Monday, January 12, 2009

a positive to the Yankees' spending?

Before you laugh off the headline and remove your link to this blog - give this a moment's thought.

Every sports fan, baseball or otherwise, has definite thoughts about the significant spending spree of the Yankees over the past few weeks. So far this off-season, they have spent more than the value of some pro sports franchises on 3 players. Some argue that the front office is doing all it can to produce a winner for this year and beyond, which is more than certain teams seem to attempt. Others argue that this over-spending is driving up costs to the point that we will all be priced out of going to sports events in person, even once or twice per year, at this rate.

I'm all for a team to outbid another for a particular player, but this is insane. Yet, I see one positive about what the Yankees have done, and for all I know, are still doing when it comes to free agents.

One of the overlooked methods the players used to create their outrageously high salaries was the baseball collusion lawsuit, which they were able to prove. Ever since, the owners have been more or less forced to overspend on players.

Well, now the Yankees have signed two players for amounts among the highest paid ever at their positions. So as far as I'm concerned, the rest of the free agents out there don't have to get anywhere near what they think they should.

The Yanks have, in effect, made it possible, for the other teams to hold the line on additional spending. Maybe even to dump off some of the huge salaries they are stuck with. This is the year they can do it.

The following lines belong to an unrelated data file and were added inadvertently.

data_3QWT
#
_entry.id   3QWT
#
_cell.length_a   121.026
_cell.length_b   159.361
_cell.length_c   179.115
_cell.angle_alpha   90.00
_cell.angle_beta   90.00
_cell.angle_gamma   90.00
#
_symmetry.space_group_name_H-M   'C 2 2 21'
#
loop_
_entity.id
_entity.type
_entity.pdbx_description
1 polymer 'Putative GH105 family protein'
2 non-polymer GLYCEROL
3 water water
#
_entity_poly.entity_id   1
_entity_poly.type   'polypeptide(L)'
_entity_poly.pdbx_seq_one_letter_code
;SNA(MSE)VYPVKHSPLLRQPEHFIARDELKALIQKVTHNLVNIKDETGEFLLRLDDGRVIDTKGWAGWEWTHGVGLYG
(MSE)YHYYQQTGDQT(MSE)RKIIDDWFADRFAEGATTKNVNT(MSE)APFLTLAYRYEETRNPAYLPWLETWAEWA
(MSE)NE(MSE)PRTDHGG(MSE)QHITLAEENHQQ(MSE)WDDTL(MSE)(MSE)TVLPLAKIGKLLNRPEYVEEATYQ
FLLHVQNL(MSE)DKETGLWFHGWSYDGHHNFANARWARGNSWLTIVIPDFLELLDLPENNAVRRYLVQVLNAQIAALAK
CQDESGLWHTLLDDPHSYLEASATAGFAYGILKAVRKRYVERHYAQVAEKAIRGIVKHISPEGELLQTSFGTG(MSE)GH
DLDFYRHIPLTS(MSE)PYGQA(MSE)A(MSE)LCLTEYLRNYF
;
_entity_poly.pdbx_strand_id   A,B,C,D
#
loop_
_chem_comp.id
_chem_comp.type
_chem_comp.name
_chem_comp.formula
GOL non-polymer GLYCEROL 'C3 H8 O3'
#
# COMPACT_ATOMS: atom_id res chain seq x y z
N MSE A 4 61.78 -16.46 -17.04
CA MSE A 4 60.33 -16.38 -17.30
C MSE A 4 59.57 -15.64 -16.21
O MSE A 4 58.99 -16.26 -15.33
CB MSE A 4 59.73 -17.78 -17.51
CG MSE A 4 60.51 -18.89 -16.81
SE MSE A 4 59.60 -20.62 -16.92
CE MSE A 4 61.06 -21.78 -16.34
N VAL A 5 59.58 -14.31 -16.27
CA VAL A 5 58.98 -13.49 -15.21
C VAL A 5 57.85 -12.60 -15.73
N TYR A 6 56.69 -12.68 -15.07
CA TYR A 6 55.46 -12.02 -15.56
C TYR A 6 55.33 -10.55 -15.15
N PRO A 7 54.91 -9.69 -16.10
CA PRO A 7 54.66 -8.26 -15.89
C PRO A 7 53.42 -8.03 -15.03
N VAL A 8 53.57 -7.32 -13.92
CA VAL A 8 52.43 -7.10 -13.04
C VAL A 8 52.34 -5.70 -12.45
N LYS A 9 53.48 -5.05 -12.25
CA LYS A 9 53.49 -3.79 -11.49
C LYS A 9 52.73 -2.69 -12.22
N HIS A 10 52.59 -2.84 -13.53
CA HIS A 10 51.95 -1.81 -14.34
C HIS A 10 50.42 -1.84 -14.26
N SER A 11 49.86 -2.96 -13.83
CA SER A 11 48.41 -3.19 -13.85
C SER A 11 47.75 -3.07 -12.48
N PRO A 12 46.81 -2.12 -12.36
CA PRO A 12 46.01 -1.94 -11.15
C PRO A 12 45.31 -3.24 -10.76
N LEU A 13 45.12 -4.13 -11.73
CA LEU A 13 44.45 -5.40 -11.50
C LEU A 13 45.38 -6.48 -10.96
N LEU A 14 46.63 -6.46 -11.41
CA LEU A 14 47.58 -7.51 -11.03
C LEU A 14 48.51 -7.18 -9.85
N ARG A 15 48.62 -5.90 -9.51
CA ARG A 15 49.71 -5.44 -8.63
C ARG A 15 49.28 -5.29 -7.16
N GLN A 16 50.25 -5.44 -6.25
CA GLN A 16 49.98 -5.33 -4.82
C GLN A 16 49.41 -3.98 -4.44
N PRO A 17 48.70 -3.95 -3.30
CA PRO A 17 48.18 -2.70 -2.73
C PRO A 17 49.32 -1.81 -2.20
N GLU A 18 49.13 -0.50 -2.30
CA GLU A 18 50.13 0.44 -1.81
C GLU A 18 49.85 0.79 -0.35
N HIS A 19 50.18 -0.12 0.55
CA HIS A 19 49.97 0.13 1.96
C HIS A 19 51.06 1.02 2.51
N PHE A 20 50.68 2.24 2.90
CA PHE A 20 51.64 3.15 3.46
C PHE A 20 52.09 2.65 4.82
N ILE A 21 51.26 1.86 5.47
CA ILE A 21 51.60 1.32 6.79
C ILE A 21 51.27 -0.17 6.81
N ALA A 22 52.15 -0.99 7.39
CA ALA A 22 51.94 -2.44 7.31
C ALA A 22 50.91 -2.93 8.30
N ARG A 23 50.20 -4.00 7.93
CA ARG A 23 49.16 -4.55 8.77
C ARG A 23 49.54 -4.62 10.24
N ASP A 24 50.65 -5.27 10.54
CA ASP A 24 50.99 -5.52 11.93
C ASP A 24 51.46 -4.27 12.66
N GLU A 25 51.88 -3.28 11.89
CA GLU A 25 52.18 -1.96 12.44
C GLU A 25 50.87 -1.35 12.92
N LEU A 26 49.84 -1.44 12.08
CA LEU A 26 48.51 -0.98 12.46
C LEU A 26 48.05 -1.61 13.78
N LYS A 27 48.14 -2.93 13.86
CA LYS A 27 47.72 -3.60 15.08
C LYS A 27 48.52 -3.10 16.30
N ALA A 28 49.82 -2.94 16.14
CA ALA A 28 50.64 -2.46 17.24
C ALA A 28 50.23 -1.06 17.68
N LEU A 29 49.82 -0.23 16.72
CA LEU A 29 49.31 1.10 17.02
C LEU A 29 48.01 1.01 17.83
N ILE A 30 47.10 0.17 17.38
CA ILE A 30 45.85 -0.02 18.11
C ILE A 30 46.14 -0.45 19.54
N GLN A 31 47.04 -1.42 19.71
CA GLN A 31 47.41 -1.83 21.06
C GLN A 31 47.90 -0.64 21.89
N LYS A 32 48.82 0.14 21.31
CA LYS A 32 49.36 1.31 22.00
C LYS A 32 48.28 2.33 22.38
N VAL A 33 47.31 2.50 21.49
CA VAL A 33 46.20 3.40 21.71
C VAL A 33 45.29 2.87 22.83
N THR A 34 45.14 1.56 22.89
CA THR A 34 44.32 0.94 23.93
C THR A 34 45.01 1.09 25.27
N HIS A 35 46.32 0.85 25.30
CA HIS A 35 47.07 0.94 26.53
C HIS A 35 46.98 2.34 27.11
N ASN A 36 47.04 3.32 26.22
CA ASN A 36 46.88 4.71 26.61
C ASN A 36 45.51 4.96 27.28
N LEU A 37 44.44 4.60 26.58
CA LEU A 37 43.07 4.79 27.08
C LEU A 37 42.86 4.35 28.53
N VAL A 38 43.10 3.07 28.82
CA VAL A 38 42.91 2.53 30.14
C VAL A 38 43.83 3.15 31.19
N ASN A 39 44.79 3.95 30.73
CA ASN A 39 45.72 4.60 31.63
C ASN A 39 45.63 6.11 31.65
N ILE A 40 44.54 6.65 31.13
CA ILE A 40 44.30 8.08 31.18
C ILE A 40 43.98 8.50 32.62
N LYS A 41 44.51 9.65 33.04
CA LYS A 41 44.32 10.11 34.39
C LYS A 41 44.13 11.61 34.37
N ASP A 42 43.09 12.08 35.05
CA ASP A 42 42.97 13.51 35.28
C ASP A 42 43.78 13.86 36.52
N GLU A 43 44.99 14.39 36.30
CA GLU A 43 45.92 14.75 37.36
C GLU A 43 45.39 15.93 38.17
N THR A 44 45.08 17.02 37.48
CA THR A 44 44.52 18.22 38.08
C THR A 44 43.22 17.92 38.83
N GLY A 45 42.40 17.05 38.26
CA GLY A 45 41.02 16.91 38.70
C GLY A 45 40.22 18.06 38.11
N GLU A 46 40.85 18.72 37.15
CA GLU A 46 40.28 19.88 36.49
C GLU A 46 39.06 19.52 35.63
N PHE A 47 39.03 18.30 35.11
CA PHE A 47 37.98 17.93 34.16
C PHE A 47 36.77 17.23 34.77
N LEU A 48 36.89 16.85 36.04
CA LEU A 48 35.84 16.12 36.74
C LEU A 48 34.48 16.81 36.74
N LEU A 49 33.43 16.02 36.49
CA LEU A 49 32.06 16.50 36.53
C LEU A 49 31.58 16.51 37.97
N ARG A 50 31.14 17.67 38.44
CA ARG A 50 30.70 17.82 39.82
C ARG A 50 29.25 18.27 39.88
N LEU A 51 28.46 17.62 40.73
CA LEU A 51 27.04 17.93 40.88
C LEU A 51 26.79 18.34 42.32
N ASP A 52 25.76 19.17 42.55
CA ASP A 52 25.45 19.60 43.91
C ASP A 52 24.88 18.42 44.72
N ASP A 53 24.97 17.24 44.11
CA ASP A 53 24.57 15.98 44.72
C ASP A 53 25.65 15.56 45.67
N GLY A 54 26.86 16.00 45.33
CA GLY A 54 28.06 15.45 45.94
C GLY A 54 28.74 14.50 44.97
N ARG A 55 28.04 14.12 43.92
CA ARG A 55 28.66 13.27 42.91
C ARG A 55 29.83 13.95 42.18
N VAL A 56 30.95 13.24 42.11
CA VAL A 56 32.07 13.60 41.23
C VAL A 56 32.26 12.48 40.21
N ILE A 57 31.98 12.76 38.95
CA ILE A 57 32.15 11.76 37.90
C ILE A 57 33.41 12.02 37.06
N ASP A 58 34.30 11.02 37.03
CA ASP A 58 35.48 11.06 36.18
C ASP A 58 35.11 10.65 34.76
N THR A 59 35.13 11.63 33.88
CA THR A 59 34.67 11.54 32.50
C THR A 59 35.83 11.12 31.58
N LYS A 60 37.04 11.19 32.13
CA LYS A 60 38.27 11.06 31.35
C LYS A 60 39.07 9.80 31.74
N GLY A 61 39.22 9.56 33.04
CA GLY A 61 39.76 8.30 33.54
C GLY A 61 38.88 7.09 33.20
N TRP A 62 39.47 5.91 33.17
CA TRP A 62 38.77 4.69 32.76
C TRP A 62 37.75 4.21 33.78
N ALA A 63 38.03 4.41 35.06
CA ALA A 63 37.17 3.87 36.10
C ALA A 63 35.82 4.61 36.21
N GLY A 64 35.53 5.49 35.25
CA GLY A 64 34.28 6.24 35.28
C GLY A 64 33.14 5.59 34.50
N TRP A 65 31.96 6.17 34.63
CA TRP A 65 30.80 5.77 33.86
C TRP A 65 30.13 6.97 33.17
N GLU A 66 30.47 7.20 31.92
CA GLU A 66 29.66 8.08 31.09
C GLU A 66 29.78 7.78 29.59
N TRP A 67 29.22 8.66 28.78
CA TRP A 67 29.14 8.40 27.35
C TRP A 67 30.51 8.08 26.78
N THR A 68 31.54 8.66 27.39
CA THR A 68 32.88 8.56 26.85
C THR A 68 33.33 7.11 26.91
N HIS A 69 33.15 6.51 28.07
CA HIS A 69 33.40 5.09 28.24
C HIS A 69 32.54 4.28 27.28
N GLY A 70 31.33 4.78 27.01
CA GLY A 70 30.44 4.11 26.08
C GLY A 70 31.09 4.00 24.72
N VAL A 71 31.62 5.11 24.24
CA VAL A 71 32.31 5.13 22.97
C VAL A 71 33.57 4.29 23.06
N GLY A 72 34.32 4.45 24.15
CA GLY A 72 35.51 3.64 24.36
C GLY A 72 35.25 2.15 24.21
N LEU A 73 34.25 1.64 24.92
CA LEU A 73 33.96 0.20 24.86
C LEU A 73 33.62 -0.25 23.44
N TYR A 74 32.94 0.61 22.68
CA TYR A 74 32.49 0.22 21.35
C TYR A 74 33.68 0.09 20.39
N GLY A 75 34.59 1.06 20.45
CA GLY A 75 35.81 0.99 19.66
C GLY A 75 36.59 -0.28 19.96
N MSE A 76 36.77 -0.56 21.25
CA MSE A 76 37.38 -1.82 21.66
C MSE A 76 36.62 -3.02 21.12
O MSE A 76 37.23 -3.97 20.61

Why? Because based on the Yankees' payroll, there is no way these greedy players could win another collusion suit. The "average" MLB has already gone out of sight higher than ever, even though more free agents remain unsigned than signed for the upcoming season (as of this writing).

The other owners don't have to get silly this year. Let's hope they heed this advice.

If they don't, and continue to raise ticket prices and the overall cost of being a fan to the point of no return, they are risking damage with fan relations for the future.

After the owners gave up in 1996 and rendered the strike in 1994 meaningless by caving in to the players outrageous demands, I made a half serious + half in jest comment:

Come spring training, I would review the rosters, past performance, upcoming projections, farm system, stadium, and attendance histories of all of the MLB teams. I would use this to determine which team I would root for during the upcoming season.

Sounds ridiculous, doesn't it? Choosing fandom based on a bunch of statistics and intangibles?

But it isn't. Never was. That's how the players look at us as fans. The players don't give it back or accept a hefty pay cut when they don't achieve the expected statistical level. They expect us to buy game tickets based on a projected first place finish. If the team comes in 4th place, we don't get any of our ticket money back.

Now, thanks to the Yankees, the owners can collectively not spend one more dime on free agents and increasing existing contracts. The Yankees have already raised the average salary level another notch. No need for the other teams to further this along.

This is the remaining owners' collective chance to hold the line on the cost of free agents. The players wouldn't have a leg to stand on if they want to cry collusion, based on the rise of average salary no matter what else happens.

As a fan, I would like to look at it like this. If "my" team gets rid of $10,000,000 of salary for the coming season, and is expected to draw 2,500,000 in attendance for the season, they should then lower all ticket prices by $4 each. The team "savings" get passed along to the paying customers, as it should be. If "my" team saves me enough money, and performs at or above expections during the season, I could reward them by attending one or more additional games.

C'mon 29 owners. This is your chance!

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